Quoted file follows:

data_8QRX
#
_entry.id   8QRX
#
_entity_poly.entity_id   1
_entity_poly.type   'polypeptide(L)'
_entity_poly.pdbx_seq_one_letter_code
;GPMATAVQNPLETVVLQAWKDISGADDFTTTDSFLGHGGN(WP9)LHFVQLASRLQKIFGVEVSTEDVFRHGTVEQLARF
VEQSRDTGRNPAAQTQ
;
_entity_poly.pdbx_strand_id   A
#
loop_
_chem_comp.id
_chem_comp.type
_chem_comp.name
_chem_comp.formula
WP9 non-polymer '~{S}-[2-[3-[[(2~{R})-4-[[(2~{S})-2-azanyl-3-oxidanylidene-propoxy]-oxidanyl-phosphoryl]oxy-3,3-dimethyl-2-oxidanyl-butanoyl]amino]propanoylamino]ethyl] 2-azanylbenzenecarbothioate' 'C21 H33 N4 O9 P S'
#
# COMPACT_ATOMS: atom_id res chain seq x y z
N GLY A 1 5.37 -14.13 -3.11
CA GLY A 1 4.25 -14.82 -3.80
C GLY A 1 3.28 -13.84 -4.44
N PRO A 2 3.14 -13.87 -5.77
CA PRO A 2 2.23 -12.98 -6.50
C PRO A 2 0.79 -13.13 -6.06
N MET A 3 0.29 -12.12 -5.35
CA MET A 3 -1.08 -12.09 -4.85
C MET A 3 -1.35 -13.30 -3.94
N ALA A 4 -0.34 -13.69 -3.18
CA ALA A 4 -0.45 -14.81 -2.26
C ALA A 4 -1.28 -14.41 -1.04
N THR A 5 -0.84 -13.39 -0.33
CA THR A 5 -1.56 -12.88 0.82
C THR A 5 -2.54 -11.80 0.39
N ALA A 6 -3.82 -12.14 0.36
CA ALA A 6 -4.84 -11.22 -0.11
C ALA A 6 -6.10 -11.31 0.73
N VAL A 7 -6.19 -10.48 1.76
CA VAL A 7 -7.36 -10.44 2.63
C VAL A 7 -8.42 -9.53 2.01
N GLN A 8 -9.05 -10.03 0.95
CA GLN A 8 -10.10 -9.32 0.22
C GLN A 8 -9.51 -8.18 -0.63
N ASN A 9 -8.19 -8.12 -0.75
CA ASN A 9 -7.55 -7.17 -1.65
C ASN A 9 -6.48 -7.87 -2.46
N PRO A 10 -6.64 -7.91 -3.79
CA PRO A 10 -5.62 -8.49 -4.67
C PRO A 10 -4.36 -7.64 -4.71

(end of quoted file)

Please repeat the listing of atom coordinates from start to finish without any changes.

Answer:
data_8QRX
#
_entry.id   8QRX
#
_entity_poly.entity_id   1
_entity_poly.type   'polypeptide(L)'
_entity_poly.pdbx_seq_one_letter_code
;GPMATAVQNPLETVVLQAWKDISGADDFTTTDSFLGHGGN(WP9)LHFVQLASRLQKIFGVEVSTEDVFRHGTVEQLARF
VEQSRDTGRNPAAQTQ
;
_entity_poly.pdbx_strand_id   A
#
loop_
_chem_comp.id
_chem_comp.type
_chem_comp.name
_chem_comp.formula
WP9 non-polymer '~{S}-[2-[3-[[(2~{R})-4-[[(2~{S})-2-azanyl-3-oxidanylidene-propoxy]-oxidanyl-phosphoryl]oxy-3,3-dimethyl-2-oxidanyl-butanoyl]amino]propanoylamino]ethyl] 2-azanylbenzenecarbothioate' 'C21 H33 N4 O9 P S'
#
# COMPACT_ATOMS: atom_id res chain seq x y z
N GLY A 1 5.37 -14.13 -3.11
CA GLY A 1 4.25 -14.82 -3.80
C GLY A 1 3.28 -13.84 -4.44
N PRO A 2 3.14 -13.87 -5.77
CA PRO A 2 2.23 -12.98 -6.50
C PRO A 2 0.79 -13.13 -6.06
N MET A 3 0.29 -12.12 -5.35
CA MET A 3 -1.08 -12.09 -4.85
C MET A 3 -1.35 -13.30 -3.94
N ALA A 4 -0.34 -13.69 -3.18
CA ALA A 4 -0.45 -14.81 -2.26
C ALA A 4 -1.28 -14.41 -1.04
N THR A 5 -0.84 -13.39 -0.33
CA THR A 5 -1.56 -12.88 0.82
C THR A 5 -2.54 -11.80 0.39
N ALA A 6 -3.82 -12.14 0.36
CA ALA A 6 -4.84 -11.22 -0.11
C ALA A 6 -6.10 -11.31 0.73
N VAL A 7 -6.19 -10.48 1.76
CA VAL A 7 -7.36 -10.44 2.63
C VAL A 7 -8.42 -9.53 2.01
N GLN A 8 -9.05 -10.03 0.95
CA GLN A 8 -10.10 -9.32 0.22
C GLN A 8 -9.51 -8.18 -0.63
N ASN A 9 -8.19 -8.12 -0.75
CA ASN A 9 -7.55 -7.17 -1.65
C ASN A 9 -6.48 -7.87 -2.46
N PRO A 10 -6.64 -7.91 -3.79
CA PRO A 10 -5.62 -8.49 -4.67
C PRO A 10 -4.36 -7.64 -4.71